We developed these two houses in the centre of Cambridge. Highly specific in their design they are intended to be proto-typical of the kind of new urban housing that could be provided in British cities in the 21st century.
They incorporate Geothermal pumps to harness heat energy from the earth providing both heating and hot water. The heat pump has replaced the need for a traditional boiler and the extra initial outlay will be recouped by minimising dependancy on increasingly expensive gas and electricity.
The new single-storey workshops building is close to North Court set in existing woodland. The U-shaped building has a laminated timber frame clad partly in masonry and partly in cedar. External roof planes are sedum planted, and the ground is mounded against the walls on the north and western edges. The building has been designed to be highly energy-efficient, and is insulated to achieve u-values of 0.15 W/m3K in the walls and 0.11 W/m3K in the roof.
This mixed-use scheme for 60 apartments and retail accommodation is part of an ambitious regeneration proposal for the Shottgate Estate in Wickford, Essex.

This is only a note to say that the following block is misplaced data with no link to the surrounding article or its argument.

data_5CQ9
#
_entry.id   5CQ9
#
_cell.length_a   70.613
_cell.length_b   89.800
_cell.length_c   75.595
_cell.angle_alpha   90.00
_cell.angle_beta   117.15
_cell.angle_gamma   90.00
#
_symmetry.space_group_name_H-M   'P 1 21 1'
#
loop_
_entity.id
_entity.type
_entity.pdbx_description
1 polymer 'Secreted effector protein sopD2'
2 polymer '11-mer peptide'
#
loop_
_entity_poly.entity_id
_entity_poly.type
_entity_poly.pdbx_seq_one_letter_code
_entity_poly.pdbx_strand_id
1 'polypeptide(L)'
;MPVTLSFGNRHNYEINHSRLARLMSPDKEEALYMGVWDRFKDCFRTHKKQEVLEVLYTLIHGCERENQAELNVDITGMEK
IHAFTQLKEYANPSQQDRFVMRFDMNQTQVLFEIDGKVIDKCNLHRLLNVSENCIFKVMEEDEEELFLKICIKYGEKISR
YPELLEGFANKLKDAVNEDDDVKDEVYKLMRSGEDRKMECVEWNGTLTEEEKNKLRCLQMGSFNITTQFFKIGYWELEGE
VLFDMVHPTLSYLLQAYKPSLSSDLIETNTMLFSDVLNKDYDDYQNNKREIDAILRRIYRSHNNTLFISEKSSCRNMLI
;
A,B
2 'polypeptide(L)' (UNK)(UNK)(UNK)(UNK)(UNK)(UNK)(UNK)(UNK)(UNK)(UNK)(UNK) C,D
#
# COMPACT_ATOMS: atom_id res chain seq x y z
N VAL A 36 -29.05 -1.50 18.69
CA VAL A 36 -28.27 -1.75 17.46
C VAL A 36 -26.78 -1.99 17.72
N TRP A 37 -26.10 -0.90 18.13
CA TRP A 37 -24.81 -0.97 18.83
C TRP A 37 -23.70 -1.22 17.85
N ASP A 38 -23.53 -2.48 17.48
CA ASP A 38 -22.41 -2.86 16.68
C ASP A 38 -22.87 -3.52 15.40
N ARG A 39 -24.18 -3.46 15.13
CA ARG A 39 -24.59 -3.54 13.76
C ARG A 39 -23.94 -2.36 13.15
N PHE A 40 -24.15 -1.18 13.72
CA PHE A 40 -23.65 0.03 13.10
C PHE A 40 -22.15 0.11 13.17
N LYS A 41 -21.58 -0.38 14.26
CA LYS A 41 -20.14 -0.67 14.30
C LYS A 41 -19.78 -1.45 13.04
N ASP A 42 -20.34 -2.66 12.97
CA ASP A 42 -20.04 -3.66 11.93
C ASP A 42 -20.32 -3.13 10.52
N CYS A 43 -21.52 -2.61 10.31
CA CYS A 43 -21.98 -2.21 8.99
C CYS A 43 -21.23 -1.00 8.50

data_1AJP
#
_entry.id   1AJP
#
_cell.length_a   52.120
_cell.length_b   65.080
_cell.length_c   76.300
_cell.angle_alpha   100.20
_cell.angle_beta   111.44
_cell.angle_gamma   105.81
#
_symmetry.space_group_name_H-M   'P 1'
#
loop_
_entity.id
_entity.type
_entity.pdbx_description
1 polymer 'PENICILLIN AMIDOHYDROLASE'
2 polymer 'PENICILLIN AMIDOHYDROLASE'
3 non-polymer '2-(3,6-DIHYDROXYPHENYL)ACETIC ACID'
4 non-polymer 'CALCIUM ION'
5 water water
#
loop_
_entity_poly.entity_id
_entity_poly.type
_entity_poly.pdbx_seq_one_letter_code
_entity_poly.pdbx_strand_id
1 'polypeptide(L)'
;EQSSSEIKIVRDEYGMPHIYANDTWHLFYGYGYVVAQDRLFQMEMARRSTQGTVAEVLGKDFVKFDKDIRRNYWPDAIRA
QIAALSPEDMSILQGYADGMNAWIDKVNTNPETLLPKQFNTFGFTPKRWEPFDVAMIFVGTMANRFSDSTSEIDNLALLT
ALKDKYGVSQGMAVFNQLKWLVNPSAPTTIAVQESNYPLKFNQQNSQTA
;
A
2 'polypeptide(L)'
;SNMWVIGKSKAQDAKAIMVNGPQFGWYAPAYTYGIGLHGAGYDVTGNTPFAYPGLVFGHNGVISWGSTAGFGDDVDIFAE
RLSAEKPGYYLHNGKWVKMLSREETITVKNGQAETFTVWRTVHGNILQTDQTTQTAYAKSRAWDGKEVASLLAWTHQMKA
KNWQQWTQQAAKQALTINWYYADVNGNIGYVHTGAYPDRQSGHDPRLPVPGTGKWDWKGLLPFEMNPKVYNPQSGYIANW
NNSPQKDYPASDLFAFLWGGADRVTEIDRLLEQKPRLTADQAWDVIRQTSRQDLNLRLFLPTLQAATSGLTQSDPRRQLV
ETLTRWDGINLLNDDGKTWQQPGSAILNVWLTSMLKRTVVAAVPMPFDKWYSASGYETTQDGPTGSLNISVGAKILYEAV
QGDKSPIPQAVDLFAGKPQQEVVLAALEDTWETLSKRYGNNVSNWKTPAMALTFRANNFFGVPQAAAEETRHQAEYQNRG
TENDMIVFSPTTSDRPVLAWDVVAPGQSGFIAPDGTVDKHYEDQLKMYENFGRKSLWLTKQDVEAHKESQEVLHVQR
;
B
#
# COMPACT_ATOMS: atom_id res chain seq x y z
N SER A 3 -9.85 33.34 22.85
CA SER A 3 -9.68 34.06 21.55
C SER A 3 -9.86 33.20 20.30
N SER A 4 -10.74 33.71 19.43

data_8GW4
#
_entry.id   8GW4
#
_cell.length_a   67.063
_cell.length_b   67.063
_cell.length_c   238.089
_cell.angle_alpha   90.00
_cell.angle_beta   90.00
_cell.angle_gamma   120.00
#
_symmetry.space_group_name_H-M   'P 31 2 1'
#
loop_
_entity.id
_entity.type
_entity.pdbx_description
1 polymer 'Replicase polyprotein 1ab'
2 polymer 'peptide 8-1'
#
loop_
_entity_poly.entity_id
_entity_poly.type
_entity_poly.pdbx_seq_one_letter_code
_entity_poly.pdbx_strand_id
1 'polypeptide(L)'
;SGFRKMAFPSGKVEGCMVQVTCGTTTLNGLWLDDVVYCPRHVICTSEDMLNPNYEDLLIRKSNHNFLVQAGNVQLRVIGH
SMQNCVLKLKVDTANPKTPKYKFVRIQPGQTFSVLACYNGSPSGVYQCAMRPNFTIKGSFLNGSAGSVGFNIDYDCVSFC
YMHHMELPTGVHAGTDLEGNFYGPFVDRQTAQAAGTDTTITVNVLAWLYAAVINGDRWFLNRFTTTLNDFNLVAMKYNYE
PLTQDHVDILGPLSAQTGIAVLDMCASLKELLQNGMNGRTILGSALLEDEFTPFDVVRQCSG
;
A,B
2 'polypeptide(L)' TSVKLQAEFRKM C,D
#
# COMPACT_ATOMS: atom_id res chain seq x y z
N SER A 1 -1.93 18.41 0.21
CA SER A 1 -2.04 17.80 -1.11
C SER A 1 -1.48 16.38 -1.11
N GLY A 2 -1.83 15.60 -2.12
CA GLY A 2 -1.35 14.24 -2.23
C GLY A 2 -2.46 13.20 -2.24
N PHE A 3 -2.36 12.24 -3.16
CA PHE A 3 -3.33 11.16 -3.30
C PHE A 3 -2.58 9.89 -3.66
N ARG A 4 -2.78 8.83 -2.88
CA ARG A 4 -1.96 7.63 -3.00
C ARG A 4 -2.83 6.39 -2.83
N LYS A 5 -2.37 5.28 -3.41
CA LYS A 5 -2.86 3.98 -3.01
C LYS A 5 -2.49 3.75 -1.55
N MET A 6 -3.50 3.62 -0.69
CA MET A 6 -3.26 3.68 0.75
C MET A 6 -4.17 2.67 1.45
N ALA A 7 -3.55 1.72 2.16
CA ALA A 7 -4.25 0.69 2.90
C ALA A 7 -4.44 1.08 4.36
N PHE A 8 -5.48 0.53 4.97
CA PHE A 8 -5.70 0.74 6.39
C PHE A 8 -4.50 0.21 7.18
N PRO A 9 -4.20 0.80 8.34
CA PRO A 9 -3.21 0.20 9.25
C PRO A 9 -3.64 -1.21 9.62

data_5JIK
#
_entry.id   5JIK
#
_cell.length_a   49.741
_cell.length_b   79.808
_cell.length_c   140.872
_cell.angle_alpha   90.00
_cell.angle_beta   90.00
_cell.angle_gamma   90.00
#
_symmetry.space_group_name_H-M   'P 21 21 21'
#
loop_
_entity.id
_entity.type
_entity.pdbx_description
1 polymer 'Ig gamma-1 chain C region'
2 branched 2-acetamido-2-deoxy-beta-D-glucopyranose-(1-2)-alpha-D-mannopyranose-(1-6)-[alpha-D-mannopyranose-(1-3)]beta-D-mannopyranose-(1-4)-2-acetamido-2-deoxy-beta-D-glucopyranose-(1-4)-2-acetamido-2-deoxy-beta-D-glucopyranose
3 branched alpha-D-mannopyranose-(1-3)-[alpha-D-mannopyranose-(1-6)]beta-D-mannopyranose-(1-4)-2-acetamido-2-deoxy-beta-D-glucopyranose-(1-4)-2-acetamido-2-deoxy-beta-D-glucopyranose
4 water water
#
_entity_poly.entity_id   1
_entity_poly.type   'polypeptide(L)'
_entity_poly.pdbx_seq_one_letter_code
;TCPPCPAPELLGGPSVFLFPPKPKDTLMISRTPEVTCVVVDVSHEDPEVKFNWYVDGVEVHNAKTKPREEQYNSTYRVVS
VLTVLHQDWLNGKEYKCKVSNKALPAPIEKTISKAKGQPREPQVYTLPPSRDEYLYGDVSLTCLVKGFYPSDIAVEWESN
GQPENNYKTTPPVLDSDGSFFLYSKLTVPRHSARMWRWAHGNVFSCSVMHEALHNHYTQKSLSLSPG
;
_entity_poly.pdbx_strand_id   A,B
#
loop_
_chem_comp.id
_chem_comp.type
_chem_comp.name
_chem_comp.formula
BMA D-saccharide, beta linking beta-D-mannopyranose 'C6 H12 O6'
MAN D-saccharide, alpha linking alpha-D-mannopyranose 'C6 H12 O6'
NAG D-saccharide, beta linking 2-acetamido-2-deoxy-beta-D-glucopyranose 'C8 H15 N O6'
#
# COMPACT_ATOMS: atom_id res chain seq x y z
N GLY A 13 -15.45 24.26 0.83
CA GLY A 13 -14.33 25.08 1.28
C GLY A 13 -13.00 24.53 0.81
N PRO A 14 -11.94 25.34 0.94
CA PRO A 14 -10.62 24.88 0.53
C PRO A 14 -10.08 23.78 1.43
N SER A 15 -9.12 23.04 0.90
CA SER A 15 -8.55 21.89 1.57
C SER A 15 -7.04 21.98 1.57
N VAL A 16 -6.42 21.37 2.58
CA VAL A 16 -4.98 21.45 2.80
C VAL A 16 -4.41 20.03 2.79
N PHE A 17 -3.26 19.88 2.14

Dual-aspect apartments of varying sizes are arranged around a U-shaped, south-facing private courtyard, bounded to the north by a single storey range of local shops. 70 Car parking spaces are provided in a semi-basement and the excavated earth is used to landscape the courtyard.
Construction of this new family house to the south of the city centre was completed in spring 2009. The house is sited on a 12 meter plot adjacent to the client’s current family home. As well as functioning as a retirement home for the client, the house provides a consulting and therapy room and a top lit gallery space for exhibiting the client’s paintings. An open plan living space faces the garden to the rear, and the consulting room addresses a south-facing private courtyard.
“Vibrant and imaginative architecture that not only moves forward the boundaries of innovation but also offers practicality and sympathy with surrounding structures and landscapes.” Ed Jarron, Feb 2012
We prepared a Master Plan for the development of Clare Hall’s Herschel Road site. The building form and pattern follows closely the principles established by Ralph Erskine, the architect for the College in 1968. There are no corridors in the new buildings, so that in this graduate building students emerge from their rooms into a daylit space from which the new courtyard can be overlooked. The building obtained a Civic Trust Commendation, and was reviewed in the RIBA Journal, and appeared in “Home, a place to live” (RIBA Housing Design Awards).
As the college has grown, the social facilities for fellows and students needed enlarging. Rather than alter the existing building we recommended providing a new social facility in the garden between the main building and the neighbouring house, Elmside. It contains a bar, meeting room and TV room and is sited so that it is engaged with an existing pathway amongst the trees.